The Magazine of the Usability Professionals' Association
By Tema Frank
As cell phone manufacturers increase the functions that can be performed by cell phones, keeping the user experience simple becomes an ever-increasing challenge. A survey of 15,000 cell phone users conducted by the CMO Council’s Forum to Advance the Mobile Experience (FAME) and GMI (Global Market Insite, Inc.), found that consumers are fed up with the proliferation of features and the challenges of learning how to use them. “Function fatigue and feature frustration” create the biggest barrier to greater adoption of mobile technology.
“Clearly, wireless operators, device manufacturers, and sales channels need to be much more closely aligned and integrated in creating a simpler, more satisfying, and predictable user experience,” noted Dave Murray, director of the CMO Council’s FAME group.
As with the gaming wars (see What’s News item in (ital)UX, Issue 6.1), some manufacturers are starting to realize that usability, rather than more features, can be a successful way to differentiate their products.
Apple, which prides itself on usability, made a huge splash with its announcement of the iPhone. It is not the only contender, though. There seem to be two camps in the new approaches to improving cell phone usability: “sliders” and touch sensitive screens.
The iPhone eliminates the confusion of having to press different buttons or combinations of buttons for different features. Instead, it offers unique screen displays for each function. Entirely based on touching the screen to launch and use applications, it is no longer constrained by the need for physical keys on a keypad. Users launch whichever function they need from an initial display with clear graphics and words to distinguish each application.
A modified approach is that of Samsung’s SCH-W559. It also uses touch-screen technology, but it gives tactile feedback in the form of a vibration whenever you touch a key. While they like the concept, some early testers have complained that it does not vary the type of feedback by key touched or even by application in use. They feel that limits the value of the enhancement.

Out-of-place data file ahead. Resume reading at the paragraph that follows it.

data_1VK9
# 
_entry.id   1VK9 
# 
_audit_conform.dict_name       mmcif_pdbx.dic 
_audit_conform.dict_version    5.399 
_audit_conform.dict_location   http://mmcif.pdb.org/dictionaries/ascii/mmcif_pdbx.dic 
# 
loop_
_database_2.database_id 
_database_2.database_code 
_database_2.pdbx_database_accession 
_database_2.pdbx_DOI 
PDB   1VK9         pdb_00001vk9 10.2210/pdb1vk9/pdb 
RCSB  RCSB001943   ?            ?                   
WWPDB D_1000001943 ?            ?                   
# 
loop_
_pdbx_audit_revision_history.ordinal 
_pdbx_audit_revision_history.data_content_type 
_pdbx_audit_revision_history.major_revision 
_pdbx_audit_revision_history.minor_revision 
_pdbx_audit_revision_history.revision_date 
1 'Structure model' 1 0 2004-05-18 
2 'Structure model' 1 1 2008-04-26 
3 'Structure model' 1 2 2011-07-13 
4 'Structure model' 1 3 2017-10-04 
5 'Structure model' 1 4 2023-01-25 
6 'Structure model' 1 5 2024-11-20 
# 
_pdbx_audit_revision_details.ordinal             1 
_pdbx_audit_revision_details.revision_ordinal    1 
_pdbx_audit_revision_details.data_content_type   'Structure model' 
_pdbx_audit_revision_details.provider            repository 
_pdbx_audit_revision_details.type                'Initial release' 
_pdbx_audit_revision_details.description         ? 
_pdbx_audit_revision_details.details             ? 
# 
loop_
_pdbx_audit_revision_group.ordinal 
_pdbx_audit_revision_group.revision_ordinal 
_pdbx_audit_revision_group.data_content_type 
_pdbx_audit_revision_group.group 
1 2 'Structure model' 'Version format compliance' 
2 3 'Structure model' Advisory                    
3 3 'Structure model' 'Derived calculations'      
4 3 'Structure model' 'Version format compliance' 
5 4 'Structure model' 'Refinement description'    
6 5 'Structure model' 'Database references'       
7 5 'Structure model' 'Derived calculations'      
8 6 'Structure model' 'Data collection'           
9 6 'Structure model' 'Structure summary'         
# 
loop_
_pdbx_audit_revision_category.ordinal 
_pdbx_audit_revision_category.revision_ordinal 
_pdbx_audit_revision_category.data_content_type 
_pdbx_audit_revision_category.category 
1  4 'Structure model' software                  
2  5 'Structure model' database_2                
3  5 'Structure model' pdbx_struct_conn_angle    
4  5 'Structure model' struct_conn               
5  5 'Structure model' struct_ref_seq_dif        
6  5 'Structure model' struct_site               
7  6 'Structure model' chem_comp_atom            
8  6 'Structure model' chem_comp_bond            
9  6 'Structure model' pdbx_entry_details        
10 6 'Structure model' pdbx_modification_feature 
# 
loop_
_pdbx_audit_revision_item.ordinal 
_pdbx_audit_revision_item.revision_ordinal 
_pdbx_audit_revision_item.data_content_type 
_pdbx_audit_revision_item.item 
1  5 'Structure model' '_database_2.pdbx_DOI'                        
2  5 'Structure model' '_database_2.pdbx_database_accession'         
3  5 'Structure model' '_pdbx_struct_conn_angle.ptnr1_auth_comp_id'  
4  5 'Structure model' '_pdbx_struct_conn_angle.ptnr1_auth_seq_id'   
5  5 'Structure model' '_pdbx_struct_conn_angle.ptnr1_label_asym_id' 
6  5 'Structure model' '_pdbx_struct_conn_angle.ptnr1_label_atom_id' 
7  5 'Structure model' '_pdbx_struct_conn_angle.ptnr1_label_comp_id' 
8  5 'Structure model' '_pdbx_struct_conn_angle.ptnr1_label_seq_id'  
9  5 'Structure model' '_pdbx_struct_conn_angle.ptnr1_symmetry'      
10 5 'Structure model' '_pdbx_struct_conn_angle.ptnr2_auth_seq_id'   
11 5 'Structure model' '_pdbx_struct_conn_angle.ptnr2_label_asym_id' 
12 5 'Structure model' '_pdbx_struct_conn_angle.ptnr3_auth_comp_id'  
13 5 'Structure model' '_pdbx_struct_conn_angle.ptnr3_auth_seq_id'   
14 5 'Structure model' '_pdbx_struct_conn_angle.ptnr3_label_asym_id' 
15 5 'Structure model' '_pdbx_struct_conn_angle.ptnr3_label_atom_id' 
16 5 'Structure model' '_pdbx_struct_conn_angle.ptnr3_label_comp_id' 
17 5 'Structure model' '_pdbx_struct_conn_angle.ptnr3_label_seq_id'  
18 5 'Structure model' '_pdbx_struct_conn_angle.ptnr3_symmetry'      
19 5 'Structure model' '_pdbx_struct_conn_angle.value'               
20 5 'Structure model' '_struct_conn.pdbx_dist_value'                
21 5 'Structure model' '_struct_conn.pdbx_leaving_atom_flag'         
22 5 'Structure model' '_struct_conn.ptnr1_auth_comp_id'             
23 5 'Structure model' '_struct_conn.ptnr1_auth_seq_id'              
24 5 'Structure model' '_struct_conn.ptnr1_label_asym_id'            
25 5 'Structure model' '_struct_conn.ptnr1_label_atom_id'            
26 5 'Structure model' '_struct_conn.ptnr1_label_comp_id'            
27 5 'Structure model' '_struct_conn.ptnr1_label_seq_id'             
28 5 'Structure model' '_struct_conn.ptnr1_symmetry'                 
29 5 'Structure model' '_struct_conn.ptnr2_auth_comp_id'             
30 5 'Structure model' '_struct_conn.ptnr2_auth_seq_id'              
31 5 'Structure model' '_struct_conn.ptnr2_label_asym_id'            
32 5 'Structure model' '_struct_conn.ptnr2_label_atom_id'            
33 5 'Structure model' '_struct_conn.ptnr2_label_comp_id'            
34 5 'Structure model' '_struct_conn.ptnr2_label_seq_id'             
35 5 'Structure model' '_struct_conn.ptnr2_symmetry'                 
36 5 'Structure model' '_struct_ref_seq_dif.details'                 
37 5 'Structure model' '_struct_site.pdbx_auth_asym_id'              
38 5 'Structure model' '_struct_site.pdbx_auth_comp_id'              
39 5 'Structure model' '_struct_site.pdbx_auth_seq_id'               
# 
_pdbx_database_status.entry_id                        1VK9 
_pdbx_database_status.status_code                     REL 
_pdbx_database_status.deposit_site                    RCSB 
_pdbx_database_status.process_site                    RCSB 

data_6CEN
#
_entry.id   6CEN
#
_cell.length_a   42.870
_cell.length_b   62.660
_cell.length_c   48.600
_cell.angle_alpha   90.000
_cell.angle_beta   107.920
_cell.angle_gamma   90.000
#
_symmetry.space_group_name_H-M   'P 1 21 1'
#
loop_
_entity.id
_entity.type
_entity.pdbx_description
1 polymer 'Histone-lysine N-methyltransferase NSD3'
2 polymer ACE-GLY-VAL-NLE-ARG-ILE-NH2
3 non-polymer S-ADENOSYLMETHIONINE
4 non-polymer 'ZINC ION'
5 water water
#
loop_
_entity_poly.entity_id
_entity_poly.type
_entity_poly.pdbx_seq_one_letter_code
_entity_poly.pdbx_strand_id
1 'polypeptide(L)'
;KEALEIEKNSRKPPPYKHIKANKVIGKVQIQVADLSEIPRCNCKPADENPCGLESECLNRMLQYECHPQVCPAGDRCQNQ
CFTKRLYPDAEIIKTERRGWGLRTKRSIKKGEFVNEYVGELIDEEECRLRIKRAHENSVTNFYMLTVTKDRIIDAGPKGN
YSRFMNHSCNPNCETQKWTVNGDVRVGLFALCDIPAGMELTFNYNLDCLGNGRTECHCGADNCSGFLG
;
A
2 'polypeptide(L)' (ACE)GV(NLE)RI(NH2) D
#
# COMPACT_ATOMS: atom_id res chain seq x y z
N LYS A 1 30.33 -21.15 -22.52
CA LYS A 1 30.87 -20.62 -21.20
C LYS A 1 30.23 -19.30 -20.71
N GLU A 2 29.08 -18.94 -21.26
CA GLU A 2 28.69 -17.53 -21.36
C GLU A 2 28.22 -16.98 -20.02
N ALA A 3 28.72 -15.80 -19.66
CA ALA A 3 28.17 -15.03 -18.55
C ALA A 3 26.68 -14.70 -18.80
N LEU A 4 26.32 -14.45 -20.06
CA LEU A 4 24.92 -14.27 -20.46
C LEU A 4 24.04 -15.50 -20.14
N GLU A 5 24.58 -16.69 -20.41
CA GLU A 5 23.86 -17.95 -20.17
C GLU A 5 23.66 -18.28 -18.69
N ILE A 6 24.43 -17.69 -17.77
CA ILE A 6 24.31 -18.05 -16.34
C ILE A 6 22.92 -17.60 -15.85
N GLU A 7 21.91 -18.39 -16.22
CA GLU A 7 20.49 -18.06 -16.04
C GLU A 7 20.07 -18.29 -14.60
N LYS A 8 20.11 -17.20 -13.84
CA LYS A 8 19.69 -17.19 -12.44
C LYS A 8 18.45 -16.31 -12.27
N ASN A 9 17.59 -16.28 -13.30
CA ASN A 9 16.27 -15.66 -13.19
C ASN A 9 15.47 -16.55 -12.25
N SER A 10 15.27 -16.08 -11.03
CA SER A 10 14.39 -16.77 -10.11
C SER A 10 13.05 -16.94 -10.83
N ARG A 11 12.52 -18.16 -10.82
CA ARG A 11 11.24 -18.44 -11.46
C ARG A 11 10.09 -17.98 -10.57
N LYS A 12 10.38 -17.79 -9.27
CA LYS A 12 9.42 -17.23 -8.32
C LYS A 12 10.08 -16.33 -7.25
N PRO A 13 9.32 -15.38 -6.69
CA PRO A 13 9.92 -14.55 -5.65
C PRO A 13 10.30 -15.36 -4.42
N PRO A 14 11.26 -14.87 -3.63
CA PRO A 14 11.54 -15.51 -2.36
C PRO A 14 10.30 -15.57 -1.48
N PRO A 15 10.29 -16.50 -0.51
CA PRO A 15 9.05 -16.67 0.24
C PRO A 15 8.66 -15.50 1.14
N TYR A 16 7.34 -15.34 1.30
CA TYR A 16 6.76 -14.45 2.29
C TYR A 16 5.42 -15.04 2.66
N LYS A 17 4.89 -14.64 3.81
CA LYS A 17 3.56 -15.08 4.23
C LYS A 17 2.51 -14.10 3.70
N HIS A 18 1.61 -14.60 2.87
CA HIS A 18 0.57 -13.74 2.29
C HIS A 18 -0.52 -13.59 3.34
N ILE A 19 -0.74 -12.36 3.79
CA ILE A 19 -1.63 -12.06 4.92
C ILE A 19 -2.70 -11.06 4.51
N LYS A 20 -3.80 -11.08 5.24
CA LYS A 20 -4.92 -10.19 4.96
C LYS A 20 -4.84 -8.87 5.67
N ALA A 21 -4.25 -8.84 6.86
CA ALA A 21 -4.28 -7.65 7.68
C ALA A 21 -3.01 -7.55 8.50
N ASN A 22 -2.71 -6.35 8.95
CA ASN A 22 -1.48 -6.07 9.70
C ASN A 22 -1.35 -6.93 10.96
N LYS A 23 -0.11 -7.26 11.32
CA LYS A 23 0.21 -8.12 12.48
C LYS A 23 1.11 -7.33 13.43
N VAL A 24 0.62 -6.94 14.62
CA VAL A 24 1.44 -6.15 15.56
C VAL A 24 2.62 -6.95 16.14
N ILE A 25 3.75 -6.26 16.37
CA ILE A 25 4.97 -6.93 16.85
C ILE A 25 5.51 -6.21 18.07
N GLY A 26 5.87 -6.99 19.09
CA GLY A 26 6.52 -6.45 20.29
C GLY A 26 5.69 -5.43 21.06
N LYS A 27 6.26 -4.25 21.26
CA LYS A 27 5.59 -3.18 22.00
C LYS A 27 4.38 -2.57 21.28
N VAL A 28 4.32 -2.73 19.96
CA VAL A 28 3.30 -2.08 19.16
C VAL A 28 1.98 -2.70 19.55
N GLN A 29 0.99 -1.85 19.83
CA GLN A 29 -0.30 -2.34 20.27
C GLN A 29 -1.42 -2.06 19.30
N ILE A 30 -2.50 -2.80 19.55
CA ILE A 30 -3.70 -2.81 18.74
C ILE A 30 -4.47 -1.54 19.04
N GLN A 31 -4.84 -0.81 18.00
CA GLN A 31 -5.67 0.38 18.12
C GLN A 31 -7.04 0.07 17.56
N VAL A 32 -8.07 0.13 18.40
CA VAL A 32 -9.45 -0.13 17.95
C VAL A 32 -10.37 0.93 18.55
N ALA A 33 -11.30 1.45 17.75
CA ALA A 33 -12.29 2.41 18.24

The other main approach to the increasing multi-functionality of phones is to make the phones physically expandable, with the help of “sliders”. Samsung’s F700 has both a touch-sensitive screen and a slider that includes a full Qwerty keyboard for texting/dialing/menu navigation. Because the keyboard runs along the side of the phone, it can be much larger and easier to type on than little Blackberry or Treo-like devices.
Going a step further, Helio’s Ocean phone has a two-way slider. The longer dimension offers a full QWERTY keyboard; the shorter provides a separate numeric keypad.
What remains to be seen is which of these approaches will prove to be easier and more appealing to the majority users. And, for those of us in countries with little competition among cell phone providers, which phones our providers will even let us try!
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User Experience Magazine is by and about usability professionals, featuring significant and unique articles dealing with the broad field of usability and the user experience.
This article was originally printed in User Experience Magazine, Volume 6, Issue 2, 2007.
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